At their meeting Thursday in the newly renovated chambers in City Hall, the Austin City Council passed the Bicycle Master Plan and agreed to discuss the land development code rewrite at their next meeting.
The City Council unanimously passed the Bicycle Master Plan after hearing from three members of the public and amending the resolution. Nathan Wilkes, Austin Transportation Department spokesman, presented the plan as a reboot of the former 2009 Bicycle Master Plan.
“Bicycling is a way to connect people, and to create affordability and create a healthy Austin,” Wilkes said. “In the 2009 plan, it was, ‘What can Austin do to be better for bicycling?’ Now we’re saying, ‘What can bicycling do to meet [Austin’s] goals?’”
The three main points the master plan addresses include creating an infrastructure of protected bike lanes that people would feel comfortable using, connecting the network of lanes to make all of Austin accessible by bicycle, and changing the way people take short trips — 3 miles or under — from automobile to bicycle.
Wilkes stressed that the 2014 bicycle master plan is not the same as the 2009 master plan.
“I wanted to speak a little to the project level implementation process — how we get projects on the ground,” Wilkes said. “This is the master planning process. What’s in the 2009 plan is not going to be on the ground verbatim. It has to be tested by the public.”
According to Wilkes, the planning process of the current master plan started two years ago.
“We kicked this off in August 2012,” Wilkes said. “We started public outreach about a year after we kicked off. Those meetings continued until February 2014. We received a lot of positive feedback; we received 2,000 some comments in support.”
According to Wilkes, the bicycle plan and the urban trails plan are intertwined, and the success of one relies on the success of the other.
“This network is not just made up of protected lanes,” Wilkes said. “The urban trails are a key component of this network. Without those, it would be fragmented. The investment is a $151 million investment, including the investment in the urban trails.”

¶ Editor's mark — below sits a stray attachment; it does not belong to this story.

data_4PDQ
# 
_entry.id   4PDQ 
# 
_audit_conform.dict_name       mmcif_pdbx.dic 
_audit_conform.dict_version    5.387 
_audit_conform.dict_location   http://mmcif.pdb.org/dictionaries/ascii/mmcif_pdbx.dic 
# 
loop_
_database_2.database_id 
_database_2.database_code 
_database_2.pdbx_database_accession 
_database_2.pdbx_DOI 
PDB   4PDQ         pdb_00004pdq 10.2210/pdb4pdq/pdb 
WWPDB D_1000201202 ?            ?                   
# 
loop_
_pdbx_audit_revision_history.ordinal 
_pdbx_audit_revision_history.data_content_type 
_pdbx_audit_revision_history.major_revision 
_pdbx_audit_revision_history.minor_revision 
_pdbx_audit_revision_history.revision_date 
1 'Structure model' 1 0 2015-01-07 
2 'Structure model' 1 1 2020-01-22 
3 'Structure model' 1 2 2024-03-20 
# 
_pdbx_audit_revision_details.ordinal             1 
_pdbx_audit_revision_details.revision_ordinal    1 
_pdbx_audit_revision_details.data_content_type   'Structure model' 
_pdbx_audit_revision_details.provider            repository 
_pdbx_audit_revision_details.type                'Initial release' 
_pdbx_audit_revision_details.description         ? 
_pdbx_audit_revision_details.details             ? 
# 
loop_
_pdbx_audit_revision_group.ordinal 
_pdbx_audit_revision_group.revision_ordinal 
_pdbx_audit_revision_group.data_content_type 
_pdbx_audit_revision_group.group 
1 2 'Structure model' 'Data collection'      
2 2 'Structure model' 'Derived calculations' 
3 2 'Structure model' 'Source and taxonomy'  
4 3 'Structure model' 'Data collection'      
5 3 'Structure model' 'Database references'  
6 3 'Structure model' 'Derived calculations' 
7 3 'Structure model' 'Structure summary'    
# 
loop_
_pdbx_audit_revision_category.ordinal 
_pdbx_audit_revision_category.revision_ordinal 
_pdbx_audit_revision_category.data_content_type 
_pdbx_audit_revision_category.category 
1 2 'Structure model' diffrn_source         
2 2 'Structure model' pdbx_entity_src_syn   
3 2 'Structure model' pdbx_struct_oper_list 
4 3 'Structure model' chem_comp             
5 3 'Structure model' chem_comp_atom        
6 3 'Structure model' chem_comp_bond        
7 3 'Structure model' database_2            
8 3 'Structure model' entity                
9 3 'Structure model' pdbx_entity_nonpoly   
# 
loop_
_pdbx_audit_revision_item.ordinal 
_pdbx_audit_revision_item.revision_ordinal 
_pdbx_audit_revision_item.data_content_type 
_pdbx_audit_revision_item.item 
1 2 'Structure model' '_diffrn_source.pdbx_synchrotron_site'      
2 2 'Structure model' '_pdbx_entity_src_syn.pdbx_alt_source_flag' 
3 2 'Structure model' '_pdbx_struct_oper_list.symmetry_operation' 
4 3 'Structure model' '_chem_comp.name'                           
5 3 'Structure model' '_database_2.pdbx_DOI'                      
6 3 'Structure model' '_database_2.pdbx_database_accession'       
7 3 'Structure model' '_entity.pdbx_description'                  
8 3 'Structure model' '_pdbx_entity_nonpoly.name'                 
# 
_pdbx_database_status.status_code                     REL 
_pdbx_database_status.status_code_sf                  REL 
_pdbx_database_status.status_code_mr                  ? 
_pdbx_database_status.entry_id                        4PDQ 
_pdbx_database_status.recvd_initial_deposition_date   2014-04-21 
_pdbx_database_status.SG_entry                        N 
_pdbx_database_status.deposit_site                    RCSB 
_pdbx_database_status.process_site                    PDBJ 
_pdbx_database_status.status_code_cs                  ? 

The City Council also opened the land development code rewrite, CodeNEXT, up for public hearing. Several members of the community testified about their preferences on how to approach rewriting Austin’s land development code.
City staff and the hired consultant firm Opticos recommended “The Deep Clean” approach as the best way to approach rewriting the code. “The Deep Clean” would completely reformat and reorganize the code, while only implementing a “medium” extent content rewrite. Some citizen speakers were in favor of “The Complete Makeover” approach, which would consist of a more extensive rewrite and take longer than “The Deep Clean.”
A few speakers advised against the City Council making a decision at all. Zilker neighborhood resident David King used the tale of Goldilocks as an example of how simplistically the City Council sought to solve the code rewrite.
“I don’t think any of these proposed options reflect Austin’s values and culture,” King said. “I would ask that we take the time to build an Austin option — not a generic one, two, three. If you make a decision on the code alternatives, you are locking the next Council into that decision. What is the rush to make the decision now? There’s plenty of work to be done on the new project without making a decision now. It can wait until the new Council.”
Without City Council member Bill Spelman on the dais, the City Council stayed divided between the two approaches. They will discuss CodeNEXT again on Nov. 20.